Originally posted at Northwest Florida Daily News.
If you didn’t know who was speaking inside the Mattie Kelly Arts Center at Northwest Florida State College on Sunday, the bumper stickers on many of the cars in the parking lot might have given you a clue.
Among the many “TRUMP-PENCE” signs visible were more specific references to conservative political causes. “SAVE THE COUNTRY, SAVE THE CONSTITUTION,” one sticker proclaimed. “DEFEND FREEDOM: OPPOSE OBAMA” another trumpeted.
The parking lot was jammed as around 1,600 people gathered to hear Dinesh D’Souza, one of the leading conservative voices in the country. The political commentator, filmmaker and author of several New York Times best-sellers has a loyal following in Northwest Florida, and came at the behest of Rev. Ray Angerman and businessman Edwin Watts.
“A group of us came together to put this on,” Watts said. “This election is so important, we wanted people to hear Dinesh and what he had to say.”
“We want to convince people to vote,” Angerman added. “Dinesh is a brilliant author and speaker, and we believe he can help get people enthusiastic about the election.”
Nineteen-year-old Fort Walton Beach native Gavin Bruns was among a small group of people who got to speak with D’Souza at a meet-and-greet prior to the speech. Bruns, a second-year student at Florida State University, first encountered D’Souza during the author’s previous visit to the area in 2010.
“I was an eighth-grader back then, and I had never heard anyone speak like that before,” Bruns said. “It really opened my eyes to a different way of thinking and looking at things. When I heard he was going to be here this weekend, there was no question that I was going to come home to hear him.”
Bruns said he is attracted not only to D’Souza’s conservative political perspective, but to his outspoken defense of Christianity in the face of atheism and secularism.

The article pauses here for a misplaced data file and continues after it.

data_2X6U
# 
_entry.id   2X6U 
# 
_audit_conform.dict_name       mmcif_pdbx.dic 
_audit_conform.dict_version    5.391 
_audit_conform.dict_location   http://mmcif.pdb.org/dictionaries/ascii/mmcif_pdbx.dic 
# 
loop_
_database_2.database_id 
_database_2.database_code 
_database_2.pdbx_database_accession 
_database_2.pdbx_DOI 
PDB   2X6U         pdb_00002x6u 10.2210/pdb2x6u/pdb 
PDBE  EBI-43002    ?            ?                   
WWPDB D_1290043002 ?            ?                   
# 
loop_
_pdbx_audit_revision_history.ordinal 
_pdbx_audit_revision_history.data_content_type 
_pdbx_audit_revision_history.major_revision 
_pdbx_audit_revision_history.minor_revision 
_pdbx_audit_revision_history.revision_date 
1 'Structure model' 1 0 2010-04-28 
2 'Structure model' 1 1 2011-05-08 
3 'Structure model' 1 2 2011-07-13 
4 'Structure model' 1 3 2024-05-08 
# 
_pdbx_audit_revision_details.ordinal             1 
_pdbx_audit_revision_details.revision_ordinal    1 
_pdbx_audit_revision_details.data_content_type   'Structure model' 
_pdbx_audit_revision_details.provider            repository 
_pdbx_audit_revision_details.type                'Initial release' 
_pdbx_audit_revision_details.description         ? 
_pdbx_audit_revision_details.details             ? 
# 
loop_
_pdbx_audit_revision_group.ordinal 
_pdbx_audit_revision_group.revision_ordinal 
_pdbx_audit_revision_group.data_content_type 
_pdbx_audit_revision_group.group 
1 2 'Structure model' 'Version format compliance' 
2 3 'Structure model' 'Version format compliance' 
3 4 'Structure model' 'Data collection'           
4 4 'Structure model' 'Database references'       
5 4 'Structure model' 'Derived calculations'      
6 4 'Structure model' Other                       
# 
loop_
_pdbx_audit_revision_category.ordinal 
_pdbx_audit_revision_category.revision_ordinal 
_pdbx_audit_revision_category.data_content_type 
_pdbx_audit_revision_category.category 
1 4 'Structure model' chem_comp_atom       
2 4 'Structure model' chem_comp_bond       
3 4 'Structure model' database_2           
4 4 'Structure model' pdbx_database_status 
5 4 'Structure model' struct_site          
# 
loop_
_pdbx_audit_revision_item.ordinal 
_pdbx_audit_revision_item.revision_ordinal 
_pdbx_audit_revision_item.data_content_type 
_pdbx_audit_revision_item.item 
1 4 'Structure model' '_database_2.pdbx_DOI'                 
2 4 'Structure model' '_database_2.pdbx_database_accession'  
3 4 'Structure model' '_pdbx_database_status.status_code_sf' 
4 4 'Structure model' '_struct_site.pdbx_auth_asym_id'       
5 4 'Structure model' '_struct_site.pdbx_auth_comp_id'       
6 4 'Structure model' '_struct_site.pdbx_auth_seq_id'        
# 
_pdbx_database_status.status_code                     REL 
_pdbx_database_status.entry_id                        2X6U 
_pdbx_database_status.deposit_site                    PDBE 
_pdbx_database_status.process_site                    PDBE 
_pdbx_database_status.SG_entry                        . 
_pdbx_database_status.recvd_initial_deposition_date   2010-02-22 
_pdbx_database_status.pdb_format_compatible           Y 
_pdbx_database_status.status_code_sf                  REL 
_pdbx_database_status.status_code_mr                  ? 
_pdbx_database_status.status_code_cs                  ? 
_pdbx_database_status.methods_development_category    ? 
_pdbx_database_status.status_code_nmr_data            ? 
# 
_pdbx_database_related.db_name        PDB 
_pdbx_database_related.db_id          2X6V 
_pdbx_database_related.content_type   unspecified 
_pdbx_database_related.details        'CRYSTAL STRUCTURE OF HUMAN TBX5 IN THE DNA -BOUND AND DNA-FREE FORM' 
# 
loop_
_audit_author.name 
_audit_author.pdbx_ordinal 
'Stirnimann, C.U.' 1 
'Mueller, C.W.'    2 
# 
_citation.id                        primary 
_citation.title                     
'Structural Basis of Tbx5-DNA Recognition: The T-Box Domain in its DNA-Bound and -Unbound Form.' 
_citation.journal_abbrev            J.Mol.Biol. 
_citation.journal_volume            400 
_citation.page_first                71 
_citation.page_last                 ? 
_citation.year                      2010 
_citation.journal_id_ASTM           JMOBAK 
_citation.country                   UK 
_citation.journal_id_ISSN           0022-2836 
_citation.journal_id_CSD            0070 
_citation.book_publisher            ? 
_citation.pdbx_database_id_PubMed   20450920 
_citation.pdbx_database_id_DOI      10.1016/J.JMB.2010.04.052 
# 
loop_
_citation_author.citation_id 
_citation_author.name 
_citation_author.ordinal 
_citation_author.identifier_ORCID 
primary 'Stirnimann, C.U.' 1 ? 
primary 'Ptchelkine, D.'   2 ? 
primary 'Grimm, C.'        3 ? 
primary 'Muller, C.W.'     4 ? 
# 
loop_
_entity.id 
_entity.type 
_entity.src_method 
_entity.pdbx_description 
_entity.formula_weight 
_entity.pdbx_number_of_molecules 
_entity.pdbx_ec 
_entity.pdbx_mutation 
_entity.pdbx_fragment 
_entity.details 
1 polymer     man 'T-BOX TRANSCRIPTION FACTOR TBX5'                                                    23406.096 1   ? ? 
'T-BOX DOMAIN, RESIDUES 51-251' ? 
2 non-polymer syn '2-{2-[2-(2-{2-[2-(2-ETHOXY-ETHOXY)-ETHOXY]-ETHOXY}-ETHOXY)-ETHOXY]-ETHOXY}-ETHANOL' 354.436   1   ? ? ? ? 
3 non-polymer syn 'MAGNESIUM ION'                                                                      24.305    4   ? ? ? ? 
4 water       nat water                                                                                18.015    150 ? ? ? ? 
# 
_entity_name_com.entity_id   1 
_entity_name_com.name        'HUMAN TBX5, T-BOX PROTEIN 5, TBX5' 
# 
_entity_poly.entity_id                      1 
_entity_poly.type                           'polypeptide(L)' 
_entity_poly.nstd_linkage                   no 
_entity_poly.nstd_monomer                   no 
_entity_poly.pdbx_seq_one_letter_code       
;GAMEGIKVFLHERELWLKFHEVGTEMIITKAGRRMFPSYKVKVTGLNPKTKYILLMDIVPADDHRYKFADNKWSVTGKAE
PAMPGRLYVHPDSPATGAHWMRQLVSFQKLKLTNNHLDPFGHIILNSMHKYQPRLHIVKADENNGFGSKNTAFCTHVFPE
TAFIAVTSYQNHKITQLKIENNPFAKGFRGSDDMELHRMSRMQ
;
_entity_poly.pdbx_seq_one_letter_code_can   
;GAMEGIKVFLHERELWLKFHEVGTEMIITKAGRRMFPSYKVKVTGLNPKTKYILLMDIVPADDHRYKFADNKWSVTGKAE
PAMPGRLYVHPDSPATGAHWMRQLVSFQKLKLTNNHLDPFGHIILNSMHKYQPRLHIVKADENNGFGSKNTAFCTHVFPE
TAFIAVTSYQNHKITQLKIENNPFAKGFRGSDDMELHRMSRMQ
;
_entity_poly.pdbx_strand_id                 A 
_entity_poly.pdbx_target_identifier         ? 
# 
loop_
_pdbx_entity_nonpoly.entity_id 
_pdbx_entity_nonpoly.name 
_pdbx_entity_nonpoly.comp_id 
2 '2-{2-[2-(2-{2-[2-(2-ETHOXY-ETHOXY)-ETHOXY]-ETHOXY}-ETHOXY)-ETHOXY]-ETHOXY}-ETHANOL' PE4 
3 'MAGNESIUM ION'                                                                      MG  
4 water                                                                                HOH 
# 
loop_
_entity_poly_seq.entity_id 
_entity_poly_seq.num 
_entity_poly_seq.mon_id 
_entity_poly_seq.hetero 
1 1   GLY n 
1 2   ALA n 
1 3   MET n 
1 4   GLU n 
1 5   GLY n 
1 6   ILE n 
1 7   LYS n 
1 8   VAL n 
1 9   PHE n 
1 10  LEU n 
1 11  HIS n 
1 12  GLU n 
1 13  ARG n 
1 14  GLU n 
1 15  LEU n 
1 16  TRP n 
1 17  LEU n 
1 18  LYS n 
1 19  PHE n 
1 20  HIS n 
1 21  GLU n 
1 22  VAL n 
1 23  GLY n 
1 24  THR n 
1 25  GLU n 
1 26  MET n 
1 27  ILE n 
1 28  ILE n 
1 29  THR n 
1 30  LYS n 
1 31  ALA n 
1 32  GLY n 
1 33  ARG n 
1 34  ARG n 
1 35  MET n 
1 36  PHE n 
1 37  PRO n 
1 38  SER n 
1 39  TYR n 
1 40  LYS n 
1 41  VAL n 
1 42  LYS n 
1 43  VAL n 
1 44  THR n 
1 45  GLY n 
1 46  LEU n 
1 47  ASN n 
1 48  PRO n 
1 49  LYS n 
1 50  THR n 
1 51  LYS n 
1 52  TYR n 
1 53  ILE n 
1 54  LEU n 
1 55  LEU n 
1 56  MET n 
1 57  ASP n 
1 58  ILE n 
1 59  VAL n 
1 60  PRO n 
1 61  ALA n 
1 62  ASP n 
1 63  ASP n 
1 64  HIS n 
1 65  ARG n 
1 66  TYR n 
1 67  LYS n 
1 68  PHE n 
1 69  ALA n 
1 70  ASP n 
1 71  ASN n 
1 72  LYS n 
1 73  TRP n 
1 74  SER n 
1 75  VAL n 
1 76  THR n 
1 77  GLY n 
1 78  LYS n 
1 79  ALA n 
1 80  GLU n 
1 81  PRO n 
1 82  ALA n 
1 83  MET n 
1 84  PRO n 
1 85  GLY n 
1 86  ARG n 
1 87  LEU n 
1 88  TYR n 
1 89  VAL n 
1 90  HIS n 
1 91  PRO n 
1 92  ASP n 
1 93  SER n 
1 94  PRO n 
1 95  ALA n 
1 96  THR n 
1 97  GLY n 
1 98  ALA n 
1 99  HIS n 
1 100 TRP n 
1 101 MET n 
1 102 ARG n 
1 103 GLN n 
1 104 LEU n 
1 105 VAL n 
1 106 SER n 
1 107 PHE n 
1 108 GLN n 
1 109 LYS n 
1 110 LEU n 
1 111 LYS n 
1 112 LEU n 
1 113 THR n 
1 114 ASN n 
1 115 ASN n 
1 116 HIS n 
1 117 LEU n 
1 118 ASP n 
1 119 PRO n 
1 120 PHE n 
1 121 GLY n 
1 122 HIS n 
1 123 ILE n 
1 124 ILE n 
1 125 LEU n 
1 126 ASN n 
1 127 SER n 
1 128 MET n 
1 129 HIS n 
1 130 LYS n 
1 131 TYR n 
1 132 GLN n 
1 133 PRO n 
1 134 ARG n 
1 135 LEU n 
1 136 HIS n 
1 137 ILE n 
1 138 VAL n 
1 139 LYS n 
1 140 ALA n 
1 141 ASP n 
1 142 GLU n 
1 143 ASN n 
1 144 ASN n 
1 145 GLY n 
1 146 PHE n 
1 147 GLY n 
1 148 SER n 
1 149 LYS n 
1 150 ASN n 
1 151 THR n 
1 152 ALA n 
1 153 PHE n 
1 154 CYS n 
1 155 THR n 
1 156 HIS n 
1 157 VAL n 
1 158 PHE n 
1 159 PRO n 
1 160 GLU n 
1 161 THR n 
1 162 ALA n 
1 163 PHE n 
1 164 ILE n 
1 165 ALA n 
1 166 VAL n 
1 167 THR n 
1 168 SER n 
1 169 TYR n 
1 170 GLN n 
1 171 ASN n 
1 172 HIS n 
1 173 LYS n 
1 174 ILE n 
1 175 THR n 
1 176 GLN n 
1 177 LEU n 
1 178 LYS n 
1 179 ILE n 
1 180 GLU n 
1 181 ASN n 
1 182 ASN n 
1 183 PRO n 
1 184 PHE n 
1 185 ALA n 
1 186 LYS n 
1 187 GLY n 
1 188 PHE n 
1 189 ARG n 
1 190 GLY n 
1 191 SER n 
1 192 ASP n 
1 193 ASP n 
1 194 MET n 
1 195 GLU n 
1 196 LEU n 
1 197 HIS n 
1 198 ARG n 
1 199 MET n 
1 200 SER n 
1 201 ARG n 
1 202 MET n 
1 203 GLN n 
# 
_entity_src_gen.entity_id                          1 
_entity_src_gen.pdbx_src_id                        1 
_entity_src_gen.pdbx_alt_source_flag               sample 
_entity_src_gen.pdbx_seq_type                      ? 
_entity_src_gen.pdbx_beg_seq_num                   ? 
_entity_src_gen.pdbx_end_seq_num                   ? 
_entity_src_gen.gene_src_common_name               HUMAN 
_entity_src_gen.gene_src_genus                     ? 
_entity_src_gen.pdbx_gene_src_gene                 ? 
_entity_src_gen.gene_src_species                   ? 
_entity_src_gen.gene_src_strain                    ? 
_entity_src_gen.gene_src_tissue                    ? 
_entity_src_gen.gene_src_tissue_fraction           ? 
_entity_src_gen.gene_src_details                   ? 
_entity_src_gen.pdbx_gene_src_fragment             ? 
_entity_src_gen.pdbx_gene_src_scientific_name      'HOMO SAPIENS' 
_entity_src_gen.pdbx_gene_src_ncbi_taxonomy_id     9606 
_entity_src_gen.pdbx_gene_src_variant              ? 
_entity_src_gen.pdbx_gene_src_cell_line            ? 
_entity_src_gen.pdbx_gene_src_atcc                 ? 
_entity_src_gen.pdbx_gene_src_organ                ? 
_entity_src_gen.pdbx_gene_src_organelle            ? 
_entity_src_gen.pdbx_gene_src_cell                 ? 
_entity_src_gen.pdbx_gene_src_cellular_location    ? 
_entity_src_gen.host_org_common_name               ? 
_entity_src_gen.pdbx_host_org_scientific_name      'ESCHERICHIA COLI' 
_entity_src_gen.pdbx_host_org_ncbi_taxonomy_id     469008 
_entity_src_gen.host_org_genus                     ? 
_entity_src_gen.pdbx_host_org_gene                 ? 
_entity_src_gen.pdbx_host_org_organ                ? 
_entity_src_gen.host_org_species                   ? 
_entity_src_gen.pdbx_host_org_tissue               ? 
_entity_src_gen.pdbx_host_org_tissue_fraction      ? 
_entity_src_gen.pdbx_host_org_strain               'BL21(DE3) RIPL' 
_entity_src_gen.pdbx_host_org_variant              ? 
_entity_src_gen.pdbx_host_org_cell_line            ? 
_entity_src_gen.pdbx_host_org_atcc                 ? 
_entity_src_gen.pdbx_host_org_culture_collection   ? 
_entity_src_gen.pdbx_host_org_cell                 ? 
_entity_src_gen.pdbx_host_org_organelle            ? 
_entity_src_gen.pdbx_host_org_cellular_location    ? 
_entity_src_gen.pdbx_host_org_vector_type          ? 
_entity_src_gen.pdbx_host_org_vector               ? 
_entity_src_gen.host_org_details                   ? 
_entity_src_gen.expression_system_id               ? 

“My faith was never in question, but his stance has reaffirmed my desire to stay strong in my beliefs,” he said. “I had never seen someone make the argument for faith so convincingly, in such a public manner.”
A native of Mumbai, India, D’Souza came to the United States as a high school exchange student. He went on to graduate from Dartmouth University, where he made a name for himself as a conservative writer.
“I came to the U.S. with $500 in my pocket,” he said during an interview prior to his speech. “I’ve seen the American dream realized.”
D’Souza said his main message to the people who packed the Arts Center to hear him speak was simple: The nation, he believes, is at a critical point in its history.
“Our future hangs in the balance,” he said. “There are varying degrees of apathy about the election, and I want to lay out for the audience how I see it.”
While he comes out of a mainstream conservative environment — he served as an adviser to President Ronald Reagan and has ties to such established groups as the Heritage Foundation and the American Enterprise Institute — D’Souza said he believes the time has come to “shake up” the status quo.
“The Republican Party has become too insular and encrusted,” he said. “The success of Donald Trump is a reflection of the dissatisfaction of Republican voters.”
Read more at Northwest Florida Daily News.
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